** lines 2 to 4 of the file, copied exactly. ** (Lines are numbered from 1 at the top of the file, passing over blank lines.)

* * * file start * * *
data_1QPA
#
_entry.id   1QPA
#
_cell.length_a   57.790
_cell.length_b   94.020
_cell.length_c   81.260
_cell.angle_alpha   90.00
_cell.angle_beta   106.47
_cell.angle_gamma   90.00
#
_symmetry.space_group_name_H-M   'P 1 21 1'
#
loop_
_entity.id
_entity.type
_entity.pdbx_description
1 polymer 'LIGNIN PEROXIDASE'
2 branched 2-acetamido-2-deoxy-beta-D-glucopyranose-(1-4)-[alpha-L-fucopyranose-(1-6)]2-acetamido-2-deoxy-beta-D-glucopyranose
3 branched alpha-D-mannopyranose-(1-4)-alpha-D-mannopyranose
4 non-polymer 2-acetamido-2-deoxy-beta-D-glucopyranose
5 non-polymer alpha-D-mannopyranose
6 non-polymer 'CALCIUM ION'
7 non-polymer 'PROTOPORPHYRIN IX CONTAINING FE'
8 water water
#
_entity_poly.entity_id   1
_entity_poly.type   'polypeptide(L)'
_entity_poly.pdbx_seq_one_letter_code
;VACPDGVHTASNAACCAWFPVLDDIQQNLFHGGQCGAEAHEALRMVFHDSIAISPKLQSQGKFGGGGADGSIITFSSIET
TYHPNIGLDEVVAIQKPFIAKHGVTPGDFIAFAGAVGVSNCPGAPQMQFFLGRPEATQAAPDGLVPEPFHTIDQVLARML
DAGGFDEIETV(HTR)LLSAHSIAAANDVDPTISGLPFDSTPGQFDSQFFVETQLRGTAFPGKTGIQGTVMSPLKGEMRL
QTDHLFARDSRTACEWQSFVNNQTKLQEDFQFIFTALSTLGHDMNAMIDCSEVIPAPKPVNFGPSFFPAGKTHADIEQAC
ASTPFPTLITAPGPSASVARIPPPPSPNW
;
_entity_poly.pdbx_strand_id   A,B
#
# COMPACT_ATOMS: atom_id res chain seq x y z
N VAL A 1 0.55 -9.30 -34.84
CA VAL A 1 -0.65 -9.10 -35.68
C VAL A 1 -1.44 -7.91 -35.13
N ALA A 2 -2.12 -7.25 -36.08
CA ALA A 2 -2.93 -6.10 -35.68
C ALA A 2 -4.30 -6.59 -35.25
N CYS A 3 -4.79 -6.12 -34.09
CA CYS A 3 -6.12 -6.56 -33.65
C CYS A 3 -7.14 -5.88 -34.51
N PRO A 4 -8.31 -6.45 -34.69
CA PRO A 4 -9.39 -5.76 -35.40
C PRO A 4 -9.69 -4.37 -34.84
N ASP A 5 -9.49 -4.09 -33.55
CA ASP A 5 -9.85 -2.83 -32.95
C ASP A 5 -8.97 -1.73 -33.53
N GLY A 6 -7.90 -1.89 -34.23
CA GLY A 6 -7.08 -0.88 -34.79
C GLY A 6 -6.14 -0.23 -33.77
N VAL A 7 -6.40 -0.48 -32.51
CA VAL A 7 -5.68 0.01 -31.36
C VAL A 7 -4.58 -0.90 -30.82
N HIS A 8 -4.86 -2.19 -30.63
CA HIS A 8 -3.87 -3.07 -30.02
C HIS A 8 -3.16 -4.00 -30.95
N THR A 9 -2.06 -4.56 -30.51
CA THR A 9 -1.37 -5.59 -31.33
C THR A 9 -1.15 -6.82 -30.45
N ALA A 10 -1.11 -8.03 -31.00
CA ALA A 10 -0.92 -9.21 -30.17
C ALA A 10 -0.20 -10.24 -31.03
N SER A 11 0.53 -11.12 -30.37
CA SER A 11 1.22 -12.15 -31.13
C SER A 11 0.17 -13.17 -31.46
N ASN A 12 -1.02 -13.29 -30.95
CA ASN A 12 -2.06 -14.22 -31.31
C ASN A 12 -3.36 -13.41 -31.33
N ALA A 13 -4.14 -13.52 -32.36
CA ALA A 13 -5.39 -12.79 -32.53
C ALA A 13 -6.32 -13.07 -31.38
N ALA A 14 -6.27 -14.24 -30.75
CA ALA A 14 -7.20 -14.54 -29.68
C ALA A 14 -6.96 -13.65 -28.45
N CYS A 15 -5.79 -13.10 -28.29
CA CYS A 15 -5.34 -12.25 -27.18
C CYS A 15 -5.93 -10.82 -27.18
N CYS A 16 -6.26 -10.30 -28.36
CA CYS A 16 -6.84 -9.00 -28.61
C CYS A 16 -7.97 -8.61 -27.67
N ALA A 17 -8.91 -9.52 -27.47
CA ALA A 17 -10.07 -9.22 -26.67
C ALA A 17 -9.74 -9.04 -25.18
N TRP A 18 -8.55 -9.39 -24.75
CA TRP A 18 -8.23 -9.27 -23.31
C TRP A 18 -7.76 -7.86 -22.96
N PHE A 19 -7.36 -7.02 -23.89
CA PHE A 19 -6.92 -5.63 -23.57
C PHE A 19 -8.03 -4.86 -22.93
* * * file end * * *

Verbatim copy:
#
_entry.id   1QPA
#